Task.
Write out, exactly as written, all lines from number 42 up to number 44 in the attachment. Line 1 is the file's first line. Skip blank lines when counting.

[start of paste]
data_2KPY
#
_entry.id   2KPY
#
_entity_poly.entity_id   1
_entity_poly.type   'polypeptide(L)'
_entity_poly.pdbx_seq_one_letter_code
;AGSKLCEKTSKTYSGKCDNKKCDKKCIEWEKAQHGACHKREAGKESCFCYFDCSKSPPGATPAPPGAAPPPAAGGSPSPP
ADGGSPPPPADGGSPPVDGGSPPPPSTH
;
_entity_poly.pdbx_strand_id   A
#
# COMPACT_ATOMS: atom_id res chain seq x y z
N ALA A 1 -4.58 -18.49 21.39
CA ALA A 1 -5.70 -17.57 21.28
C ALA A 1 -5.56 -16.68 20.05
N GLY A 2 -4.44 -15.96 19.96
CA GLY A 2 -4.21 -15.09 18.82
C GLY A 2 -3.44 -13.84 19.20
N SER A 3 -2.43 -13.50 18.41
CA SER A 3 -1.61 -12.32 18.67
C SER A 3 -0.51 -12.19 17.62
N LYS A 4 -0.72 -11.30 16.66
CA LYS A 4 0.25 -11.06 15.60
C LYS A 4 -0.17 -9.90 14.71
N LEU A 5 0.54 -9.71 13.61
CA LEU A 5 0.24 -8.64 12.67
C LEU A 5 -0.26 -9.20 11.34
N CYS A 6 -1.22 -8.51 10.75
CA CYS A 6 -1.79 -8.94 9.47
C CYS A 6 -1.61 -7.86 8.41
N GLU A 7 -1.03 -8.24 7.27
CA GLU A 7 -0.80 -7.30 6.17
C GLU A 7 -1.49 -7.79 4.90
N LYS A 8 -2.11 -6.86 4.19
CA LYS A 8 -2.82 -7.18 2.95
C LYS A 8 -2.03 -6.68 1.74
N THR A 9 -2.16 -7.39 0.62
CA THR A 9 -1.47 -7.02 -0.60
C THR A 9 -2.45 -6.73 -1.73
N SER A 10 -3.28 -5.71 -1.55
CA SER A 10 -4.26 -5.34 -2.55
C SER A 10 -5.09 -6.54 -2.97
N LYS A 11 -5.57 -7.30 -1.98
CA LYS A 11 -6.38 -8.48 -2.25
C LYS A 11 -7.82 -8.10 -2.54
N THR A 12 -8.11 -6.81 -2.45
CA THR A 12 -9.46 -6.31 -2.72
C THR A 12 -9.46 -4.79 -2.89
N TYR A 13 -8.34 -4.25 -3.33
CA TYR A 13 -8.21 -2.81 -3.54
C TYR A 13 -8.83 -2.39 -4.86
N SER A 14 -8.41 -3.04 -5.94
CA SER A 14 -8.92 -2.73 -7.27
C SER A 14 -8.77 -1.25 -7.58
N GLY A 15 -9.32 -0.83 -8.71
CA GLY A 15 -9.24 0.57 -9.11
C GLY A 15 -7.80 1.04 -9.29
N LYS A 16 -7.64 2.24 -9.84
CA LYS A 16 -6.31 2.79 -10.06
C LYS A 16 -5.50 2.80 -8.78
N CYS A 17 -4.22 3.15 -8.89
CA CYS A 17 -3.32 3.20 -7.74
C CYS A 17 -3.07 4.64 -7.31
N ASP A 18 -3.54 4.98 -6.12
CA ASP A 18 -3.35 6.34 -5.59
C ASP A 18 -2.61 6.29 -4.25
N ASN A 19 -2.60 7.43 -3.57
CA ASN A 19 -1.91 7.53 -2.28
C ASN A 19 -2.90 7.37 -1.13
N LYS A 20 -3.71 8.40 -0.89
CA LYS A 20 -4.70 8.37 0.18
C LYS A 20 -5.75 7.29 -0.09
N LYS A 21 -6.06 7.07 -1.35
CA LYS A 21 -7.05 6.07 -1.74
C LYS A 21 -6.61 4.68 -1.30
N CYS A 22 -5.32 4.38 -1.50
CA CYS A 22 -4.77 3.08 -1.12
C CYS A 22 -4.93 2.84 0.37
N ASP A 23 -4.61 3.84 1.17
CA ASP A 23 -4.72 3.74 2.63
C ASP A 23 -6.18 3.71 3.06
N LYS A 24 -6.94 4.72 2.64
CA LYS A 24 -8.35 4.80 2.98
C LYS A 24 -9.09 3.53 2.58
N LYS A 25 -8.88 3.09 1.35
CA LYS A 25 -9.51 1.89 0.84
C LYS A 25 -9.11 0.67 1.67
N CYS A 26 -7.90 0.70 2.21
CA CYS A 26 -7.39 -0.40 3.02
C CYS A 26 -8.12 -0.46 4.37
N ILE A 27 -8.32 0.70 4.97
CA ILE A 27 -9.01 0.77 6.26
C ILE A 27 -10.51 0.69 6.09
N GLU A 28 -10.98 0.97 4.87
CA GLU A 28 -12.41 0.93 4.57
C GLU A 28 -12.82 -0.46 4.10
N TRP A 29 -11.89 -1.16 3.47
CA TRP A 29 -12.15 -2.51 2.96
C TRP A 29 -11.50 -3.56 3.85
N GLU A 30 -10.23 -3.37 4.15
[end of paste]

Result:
CA SER A 10 -4.26 -5.34 -2.55
C SER A 10 -5.09 -6.54 -2.97
N LYS A 11 -5.57 -7.30 -1.98